There is another reason that my Dad remembers Mitchell, was because their company were detailed as a guard of honour for a visit by the Emir Abdullah, the King of Jordan to the then High Commissioner of Palestine, General Alan Cunningham.   The Commissioners residence was at the top of a hill, the King walked up and down the rows of the honour guard, stopping occasionally to speak to some of the soldiers.  He stopped to speak to Mitchell who was two away from my Dad.  The King said to Mitchell “How long have you been in the British Army?” Mitchell took a breath and bellowed at the top of his lungs “21 years, your Majesty!” The Kings face was a picture apparently.

Another soldier Dad remembers from his platoon was a chap called HARRISON who was a tall, blond lad who came from Keithley in Yorkshire and loved the game of cricket.  Many years later watching a TV programme about the bombing of the King David hotel in Jerusalem, there was photo of Harrison stood with his rifle outside the remains of the hotel were 80+ people had died.  At the time of the bombing the battalion were in the Allenby Barracks, which was just up the road from the hotel.  Several members of the HLI, Dad included, were called out to help get the wounded and dead out of the ruins.

Dad remembers quite a lot of trouble surrounding the issue of demobilisation, a lot of soldiers had been through WWII and now they found themselves in a hot, desolate country, miles from home, whilst others were returning to their wives and families, some of the soldiers got a bit disgruntled. At this time the Battalion had come out of Palestine and were stationed in Egypt. In late 1945 or early 1946 a number of Royal Army Service Corps (RASC) men barricaded themselves on board some barges they were unloading in Port Suez, Egypt, they were protesting because of the slow demob.  Some days after they were forcibly brought out of the barges and found themselves posted to other regiments in the area. The 1st HLI received about 20 of the RASC soldiers who were told in no uncertain terms that if any trouble started in the Battalion, then they would immediately have to report to the Company Office for duty, if they failed to report they were told that they would be tried and shot for mutiny.

Some time later in 1946 Dad and a number of other soldiers from the Battalion, including the Commanding Officer, Colonel Rose, were sent home on a 21 day leave.  On their return to Egypt they were told that whilst they were away the Battalion had formed a mass march from their camp to take part in a meeting, with other Regiments in the area, at an open air cinema, they too were protesting about the very slow demob.  The story goes that the RSM tried to stop the march and had ordered the soldiers on guard duty to fire upon their mates; they refused and let the march pass through.  The HLI had been led on the march by a Provost Sergeant named SLOPER, for this act Sgt. Sloper received a term in the glasshouse, my Dad doesn’t remember how long his prison term was. All this had happened under the watch of the 2IC, a Major whose name Dad can’t remember, the Major was very quickly posted away.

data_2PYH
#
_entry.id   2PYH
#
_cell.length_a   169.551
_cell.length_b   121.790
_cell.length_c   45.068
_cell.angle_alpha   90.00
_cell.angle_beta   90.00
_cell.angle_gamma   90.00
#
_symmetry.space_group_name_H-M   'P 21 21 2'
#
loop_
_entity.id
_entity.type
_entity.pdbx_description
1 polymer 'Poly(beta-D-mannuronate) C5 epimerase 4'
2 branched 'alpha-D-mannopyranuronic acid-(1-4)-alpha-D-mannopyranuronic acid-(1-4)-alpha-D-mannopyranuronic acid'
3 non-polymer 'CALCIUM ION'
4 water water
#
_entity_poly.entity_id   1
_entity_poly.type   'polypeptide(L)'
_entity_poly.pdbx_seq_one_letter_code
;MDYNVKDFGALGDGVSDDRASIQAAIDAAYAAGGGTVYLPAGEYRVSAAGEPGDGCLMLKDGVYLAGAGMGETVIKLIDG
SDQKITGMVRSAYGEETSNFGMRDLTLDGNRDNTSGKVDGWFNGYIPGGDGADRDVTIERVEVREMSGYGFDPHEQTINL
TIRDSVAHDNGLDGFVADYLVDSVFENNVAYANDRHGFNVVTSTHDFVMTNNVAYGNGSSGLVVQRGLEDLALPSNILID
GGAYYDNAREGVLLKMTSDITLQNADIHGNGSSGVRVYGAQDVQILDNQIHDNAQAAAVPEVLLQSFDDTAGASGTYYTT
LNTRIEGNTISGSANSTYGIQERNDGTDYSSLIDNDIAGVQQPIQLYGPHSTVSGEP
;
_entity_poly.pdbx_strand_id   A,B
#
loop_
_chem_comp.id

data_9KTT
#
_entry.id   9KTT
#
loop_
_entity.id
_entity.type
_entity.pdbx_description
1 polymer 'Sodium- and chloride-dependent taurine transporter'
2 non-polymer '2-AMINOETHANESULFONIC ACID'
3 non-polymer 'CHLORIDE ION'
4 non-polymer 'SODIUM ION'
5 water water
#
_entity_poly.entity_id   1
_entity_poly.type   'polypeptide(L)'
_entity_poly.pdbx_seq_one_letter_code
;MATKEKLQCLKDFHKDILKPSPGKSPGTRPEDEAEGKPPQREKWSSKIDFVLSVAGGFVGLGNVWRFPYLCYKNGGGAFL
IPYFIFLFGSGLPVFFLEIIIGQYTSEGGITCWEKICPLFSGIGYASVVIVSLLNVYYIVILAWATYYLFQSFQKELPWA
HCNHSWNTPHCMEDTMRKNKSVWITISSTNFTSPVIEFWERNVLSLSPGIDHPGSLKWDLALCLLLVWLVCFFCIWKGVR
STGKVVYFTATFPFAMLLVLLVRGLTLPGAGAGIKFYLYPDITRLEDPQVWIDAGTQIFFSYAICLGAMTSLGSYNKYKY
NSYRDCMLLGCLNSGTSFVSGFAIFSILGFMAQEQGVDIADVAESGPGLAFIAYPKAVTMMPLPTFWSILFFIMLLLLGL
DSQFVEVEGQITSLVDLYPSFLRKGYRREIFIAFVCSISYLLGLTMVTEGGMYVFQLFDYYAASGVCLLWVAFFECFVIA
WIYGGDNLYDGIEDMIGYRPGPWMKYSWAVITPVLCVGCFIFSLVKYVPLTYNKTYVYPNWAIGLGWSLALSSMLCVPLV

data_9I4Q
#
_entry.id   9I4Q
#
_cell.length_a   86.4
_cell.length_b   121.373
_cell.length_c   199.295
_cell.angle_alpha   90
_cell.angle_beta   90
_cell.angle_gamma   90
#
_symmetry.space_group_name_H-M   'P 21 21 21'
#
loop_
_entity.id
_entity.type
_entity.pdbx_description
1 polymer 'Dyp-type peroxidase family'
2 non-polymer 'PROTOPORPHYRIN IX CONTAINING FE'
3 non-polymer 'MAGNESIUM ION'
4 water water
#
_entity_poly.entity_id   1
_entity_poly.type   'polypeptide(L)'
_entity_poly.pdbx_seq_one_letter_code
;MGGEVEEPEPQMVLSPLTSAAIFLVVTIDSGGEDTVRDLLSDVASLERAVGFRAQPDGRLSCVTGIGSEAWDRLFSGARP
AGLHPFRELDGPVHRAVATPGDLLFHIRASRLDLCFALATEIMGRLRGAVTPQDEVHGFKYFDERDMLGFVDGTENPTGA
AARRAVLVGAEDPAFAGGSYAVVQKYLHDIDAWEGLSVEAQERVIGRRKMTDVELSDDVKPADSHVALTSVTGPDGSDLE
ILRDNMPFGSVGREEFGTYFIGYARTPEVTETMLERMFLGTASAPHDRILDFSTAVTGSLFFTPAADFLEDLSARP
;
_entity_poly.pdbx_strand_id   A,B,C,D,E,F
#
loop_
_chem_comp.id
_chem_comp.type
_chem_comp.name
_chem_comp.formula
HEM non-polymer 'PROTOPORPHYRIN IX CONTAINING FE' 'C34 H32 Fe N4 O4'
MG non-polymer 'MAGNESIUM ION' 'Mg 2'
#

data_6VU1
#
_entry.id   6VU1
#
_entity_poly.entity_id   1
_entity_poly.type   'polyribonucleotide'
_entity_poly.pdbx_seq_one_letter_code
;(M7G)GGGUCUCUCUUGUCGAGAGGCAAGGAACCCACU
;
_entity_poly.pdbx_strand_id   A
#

Conversely, another story tells of a group of men with age and service group numbers as low as 6 or 7 who were being demobbed, sat on the front of a Jeep crying like babies as their Jeep was towed along by another Jeep.  These men were in their late 40’s or early 50’s and the army had been their life since they had left Glasgow years before.  My old man said that at the time Glasgow and indeed his home town of Liverpool had terrible slums and these guys knew what they were going back to and preferred army life, harsh as it was.

Finally all that association with Scots must have rubbed off on my Dad, because after he’d returned to Civvy Street he met and married a half Scots girl, my Mum, who can trace her family roots back to the early 16th century to the island of Fetlar in Shetland.

I hope that you’ve enjoyed Dad’s stories.

 

 

 

 

 

My father, Stan Rumble, was a Canloan officer who served with the HLI, and was wounded in action in Normandy in June 1944.

He passed away some years ago.

I am interested in learning any information about his military service, and his career with the HLI.

Thanks very much.

Ted Rumble  -  Toronto, Canada

 

HLI Monument Kelvingrove Park

 

Memorial in Kelvingrove Park, Glasgow to the officers,non commissioned officers and men of the Highland Light Infantry who fell in the South African War of 1899-1902. It was sculpted by William Birnie Rhind and finished in 1906.

 

Assaye Colour

 

This is from the collection of the Royal Highland Fusiliers Museum.

My Family History